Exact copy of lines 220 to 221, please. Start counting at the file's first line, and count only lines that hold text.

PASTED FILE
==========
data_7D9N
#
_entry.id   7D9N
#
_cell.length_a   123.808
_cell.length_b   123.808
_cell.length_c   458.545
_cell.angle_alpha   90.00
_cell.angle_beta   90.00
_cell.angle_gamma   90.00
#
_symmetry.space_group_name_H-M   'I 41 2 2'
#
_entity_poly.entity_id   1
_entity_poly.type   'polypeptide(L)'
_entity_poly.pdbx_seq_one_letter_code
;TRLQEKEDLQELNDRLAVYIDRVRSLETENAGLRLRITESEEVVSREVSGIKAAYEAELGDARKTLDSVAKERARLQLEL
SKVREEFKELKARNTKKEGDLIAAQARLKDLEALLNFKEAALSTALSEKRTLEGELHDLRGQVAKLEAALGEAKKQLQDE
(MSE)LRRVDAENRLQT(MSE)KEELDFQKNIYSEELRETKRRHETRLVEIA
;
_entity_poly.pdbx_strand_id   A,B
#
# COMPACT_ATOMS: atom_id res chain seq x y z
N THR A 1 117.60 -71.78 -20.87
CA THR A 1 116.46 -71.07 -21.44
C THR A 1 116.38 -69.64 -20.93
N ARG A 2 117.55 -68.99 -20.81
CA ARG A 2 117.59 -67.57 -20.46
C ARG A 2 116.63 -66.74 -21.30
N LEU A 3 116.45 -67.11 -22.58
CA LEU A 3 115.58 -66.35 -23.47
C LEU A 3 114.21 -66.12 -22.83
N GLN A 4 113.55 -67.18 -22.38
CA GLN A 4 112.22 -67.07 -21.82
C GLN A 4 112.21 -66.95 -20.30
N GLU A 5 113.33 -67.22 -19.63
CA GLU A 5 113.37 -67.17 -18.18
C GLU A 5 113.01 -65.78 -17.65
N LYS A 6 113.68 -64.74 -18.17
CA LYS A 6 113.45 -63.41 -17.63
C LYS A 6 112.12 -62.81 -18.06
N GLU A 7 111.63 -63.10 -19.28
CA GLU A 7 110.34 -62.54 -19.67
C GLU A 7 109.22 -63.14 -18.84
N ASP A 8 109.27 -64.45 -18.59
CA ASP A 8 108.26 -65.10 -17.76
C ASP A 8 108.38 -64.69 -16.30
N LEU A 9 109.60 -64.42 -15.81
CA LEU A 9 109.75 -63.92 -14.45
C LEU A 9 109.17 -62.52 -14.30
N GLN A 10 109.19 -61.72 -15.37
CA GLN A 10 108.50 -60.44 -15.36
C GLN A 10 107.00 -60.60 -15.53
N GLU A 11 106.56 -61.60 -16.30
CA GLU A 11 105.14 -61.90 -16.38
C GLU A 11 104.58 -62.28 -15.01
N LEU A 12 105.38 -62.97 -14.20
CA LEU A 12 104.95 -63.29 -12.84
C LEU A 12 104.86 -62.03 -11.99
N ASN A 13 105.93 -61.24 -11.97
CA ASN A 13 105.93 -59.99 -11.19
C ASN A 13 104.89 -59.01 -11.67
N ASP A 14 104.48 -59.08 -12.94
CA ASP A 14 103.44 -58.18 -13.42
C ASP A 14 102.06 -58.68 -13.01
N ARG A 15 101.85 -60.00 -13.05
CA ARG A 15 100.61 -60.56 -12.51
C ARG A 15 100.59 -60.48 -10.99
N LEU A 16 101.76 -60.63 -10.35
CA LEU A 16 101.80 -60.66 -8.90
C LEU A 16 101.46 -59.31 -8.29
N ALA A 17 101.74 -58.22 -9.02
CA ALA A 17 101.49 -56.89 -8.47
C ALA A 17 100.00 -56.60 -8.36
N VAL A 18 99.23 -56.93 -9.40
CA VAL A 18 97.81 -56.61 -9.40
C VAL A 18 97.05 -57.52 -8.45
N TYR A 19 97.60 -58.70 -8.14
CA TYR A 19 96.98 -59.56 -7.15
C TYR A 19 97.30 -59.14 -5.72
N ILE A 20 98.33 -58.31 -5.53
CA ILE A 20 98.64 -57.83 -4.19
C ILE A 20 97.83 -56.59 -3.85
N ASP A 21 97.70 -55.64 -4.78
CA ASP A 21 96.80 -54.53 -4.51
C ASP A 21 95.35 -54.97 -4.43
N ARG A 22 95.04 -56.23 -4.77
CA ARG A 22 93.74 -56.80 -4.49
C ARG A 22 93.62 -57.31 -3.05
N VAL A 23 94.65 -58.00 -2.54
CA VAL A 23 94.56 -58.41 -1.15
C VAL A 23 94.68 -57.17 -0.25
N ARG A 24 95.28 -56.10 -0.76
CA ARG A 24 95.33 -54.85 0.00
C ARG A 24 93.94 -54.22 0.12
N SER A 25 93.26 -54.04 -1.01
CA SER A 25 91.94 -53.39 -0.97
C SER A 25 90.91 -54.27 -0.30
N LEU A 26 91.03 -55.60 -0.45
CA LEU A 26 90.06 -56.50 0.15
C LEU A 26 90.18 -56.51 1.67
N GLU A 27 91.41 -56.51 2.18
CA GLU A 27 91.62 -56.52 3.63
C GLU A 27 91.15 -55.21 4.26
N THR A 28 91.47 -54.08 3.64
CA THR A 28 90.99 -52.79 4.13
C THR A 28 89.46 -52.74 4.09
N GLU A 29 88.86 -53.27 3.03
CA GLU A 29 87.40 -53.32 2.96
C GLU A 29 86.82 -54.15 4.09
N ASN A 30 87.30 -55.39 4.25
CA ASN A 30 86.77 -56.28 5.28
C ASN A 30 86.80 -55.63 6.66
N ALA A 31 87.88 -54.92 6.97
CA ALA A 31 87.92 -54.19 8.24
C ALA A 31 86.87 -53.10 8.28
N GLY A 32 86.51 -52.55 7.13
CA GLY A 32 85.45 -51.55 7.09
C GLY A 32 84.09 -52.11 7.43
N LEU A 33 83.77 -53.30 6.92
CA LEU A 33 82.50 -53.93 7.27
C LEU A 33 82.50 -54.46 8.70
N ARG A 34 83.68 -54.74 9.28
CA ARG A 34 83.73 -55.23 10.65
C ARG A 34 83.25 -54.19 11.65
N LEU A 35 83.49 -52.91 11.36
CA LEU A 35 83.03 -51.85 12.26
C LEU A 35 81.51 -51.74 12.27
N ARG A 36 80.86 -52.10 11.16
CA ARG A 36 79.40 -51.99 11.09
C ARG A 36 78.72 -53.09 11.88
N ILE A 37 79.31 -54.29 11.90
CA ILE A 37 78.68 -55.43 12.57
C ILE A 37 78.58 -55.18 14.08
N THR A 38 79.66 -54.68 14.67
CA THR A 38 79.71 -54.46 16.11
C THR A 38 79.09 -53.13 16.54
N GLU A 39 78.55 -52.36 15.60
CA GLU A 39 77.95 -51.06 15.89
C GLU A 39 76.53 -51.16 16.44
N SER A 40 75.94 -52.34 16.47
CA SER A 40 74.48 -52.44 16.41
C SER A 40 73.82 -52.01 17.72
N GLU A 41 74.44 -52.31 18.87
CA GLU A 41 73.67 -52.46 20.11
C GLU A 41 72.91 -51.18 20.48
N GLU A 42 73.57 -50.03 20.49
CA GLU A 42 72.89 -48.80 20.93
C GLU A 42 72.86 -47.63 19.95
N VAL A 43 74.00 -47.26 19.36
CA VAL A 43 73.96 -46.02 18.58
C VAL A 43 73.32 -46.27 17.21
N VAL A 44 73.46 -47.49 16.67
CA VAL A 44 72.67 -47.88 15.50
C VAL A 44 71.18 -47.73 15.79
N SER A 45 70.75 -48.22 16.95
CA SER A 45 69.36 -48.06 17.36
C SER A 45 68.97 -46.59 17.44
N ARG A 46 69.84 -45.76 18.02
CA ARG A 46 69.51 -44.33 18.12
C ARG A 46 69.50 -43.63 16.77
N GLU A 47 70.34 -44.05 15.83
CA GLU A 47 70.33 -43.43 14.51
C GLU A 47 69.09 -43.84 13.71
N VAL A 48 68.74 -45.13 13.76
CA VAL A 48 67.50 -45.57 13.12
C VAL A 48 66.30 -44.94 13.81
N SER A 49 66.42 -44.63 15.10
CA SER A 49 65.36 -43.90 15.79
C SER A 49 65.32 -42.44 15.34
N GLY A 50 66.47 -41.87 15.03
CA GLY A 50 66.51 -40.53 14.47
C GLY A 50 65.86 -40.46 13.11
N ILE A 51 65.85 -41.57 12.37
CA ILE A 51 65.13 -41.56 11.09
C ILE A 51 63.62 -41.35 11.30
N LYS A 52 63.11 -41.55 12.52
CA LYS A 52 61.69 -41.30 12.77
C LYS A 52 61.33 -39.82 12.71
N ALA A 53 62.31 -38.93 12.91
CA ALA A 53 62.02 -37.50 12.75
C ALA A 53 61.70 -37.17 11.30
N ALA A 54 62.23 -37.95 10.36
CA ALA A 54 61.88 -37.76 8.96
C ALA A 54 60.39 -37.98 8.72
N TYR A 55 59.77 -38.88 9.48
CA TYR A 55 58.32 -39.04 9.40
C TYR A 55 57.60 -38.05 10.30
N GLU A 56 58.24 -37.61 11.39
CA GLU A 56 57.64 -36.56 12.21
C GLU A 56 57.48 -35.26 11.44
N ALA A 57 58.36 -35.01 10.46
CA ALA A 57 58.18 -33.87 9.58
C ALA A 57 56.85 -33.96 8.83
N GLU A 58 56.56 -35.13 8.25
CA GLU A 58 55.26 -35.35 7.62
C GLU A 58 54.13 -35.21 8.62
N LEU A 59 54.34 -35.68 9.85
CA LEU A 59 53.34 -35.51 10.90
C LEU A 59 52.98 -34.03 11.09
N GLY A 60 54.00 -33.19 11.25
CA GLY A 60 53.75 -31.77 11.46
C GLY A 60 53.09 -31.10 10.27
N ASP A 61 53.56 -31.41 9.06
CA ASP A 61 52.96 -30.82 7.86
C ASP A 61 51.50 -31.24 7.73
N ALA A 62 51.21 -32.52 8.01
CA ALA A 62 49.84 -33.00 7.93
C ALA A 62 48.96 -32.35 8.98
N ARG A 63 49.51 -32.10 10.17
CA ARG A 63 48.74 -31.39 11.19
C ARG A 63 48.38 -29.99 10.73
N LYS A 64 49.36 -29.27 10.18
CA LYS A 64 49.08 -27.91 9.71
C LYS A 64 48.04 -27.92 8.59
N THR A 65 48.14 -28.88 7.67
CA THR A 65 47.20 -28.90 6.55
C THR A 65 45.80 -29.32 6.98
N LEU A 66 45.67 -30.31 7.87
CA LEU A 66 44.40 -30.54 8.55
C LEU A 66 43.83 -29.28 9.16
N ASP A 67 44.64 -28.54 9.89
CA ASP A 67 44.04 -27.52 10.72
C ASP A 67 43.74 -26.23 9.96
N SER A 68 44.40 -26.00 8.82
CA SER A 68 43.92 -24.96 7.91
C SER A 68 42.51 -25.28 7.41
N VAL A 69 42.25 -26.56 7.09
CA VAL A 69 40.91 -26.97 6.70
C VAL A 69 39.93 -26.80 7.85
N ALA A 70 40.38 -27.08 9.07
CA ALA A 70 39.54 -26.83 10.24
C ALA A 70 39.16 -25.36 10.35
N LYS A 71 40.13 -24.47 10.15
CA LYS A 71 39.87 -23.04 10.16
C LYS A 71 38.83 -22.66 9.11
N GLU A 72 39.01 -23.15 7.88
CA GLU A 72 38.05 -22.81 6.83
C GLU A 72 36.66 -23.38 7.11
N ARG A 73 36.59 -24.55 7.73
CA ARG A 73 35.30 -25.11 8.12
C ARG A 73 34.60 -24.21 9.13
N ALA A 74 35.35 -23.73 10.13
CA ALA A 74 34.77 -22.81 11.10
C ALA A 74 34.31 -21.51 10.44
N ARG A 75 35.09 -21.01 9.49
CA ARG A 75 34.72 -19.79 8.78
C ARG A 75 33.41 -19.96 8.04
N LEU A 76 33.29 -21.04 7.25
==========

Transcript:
CA LEU A 66 44.40 -30.54 8.55
C LEU A 66 43.83 -29.28 9.16